INFORMATION INDEPTH
Oracle Fusion Middleware Edition
Oracle Corp
June 2012 Stay Connected: Blog Facebook Twitter Youtube
Back to the main page
Four Steps for Moving Your Transactional Business Applications to the Cloud

Despite the potential benefits of cloud computing, many companies have been reluctant to move mission-critical transactional business applications into public clouds. “The problem is that many emerging cloud platforms have “version 1.0” risks with reliability, availability, scalability, and performance,” says Mike Lehmann, senior director of product management, Oracle. “They also don’t always work portably across the gamut of enterprise platforms customers expect, such as conventional and engineered systems, as well as private and public clouds.”

But what if you could leverage a proven cloud infrastructure across all those platforms? That’s the thinking behind Oracle’s cloud application foundation and Oracle WebLogic Server 12c, which takes a proven infrastructure and brings it to the private and public cloud. “Oracle’s Fusion Middleware and Oracle Applications portfolio running on Oracle WebLogic Server 12c lets companies create an application-centric platform that spans all environments,” says Lehmann. He offers four steps for moving transactional applications to the cloud.

Step 1: Smart virtualization. Most virtualized mission-critical transactional applications actually run across many virtual machines rather than single virtual machines. When spread across a typical enterprise with development, QA, stress, system integration, production, and other environments, this can lead to hundreds of virtual machines across environments for a single application—often referred to as “virtualization sprawl.” Oracle WebLogic Server running Oracle Virtual Assembly Builder combines a number of virtual machines representing a single application into a single abstracted entity known as an assembly. Assemblies can then be moved simply and easily to conventional environments, engineered systems, or public/private clouds.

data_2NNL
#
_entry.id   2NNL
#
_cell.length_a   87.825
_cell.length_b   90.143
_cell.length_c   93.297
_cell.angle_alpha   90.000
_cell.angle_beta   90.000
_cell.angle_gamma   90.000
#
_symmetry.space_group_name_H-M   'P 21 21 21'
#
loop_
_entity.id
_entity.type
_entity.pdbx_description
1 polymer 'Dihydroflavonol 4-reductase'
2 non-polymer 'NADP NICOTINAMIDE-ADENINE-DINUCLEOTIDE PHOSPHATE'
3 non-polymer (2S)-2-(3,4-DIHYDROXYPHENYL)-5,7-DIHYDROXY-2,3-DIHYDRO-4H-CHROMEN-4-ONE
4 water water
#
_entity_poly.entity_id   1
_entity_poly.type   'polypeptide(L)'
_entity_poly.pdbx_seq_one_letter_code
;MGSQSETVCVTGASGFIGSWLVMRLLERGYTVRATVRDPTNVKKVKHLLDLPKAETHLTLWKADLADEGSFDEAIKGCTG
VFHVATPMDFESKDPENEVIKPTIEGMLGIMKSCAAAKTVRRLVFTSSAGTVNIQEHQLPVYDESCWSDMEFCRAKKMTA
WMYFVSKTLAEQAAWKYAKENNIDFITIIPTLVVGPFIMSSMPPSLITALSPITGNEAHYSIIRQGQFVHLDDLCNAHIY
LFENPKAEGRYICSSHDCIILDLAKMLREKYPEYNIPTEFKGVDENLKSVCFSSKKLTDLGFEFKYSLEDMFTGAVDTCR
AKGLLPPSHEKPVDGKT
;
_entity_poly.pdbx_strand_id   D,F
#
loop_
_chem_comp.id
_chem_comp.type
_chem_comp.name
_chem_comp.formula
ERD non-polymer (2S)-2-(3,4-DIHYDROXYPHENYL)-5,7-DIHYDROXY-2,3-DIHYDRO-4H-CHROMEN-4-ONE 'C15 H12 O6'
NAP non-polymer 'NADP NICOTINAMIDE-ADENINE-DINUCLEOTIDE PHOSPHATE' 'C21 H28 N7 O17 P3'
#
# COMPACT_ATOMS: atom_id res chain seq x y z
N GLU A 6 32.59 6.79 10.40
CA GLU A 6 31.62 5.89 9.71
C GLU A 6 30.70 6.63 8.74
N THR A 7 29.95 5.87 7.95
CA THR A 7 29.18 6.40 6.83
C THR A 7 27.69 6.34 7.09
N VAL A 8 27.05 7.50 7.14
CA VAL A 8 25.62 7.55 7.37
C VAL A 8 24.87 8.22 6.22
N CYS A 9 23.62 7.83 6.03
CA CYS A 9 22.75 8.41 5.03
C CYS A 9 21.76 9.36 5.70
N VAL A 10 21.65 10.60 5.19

Step 2: Real elasticity and high availability. “In the cloud, people often think that elasticity and scalability are taken care of by virtualization, but that’s only part of it,” says Lehmann. For example, workload issues are often caused by back-end systems that cannot handle the incoming workload in the middle tier—a problem that can’t be solved by adding virtualized machines to the middle tier. Solutions such as Oracle Coherence can be used as an in-memory data grid, reducing back-end overloads with in-memory caching, while also improving performance and availability, as data is kept in a peer-to-peer memory cluster rather than in slow back-end systems.

Step 3: Full management and control. A cloud environment requires full lifecycle management, including provisioning, monitoring, administration, and metering and chargeback of services. Oracle Enterprise Manager 12c works with Oracle WebLogic Server to manage and administer the entire cloud lifecycle. “It isn’t just managing virtual machines, but the hardware, the networking, the storage, and most importantly the entire middleware and application layers of cloud applications,” says Lehmann.

Step 4: On-premise cloud or public cloud. Choose the right deployment model for your business and transactional applications. Oracle’s cloud application foundation enables companies to build a private cloud or leverage the extreme ease of use found in Oracle’s subscription-based model—a choice that is unique to Oracle’s offerings.

View a recent Webcast to learn more.


Back to Top
Oracle Information InDepth newsletters bring targeted news, articles, customer stories, and special offers to business people who want to find out how to streamline enterprise information management, measure results, improve business processes, and communicate a single truth to their constituents.

Please send questions or comments to newsletter_feedback_us@oracle.com.

For answers to questions about subscribing, unsubscribing, and managing your Oracle e-mail communications preferences, please see the Oracle E-Mail Communications page.

Copyright © 2012, Oracle Corporation and/or its affiliates. All rights reserved. Oracle is a registered trademark of Oracle Corporation and/or its affiliates. Other names may be trademarks of their respective owners.

This document is provided for information purposes only, and the contents hereof are subject to change without notice. This document is not warranted to be error-free, nor is it subject to any other warranties or conditions, whether expressed orally or implied in law, including implied warranties and conditions of merchantability or fitness for a particular purpose. We specifically disclaim any liability with respect to this document, and no contractual obligations are formed either directly or indirectly by this document. This document may not be reproduced or transmitted in any form or by any means, electronic or mechanical, for any purpose, without our prior written permission.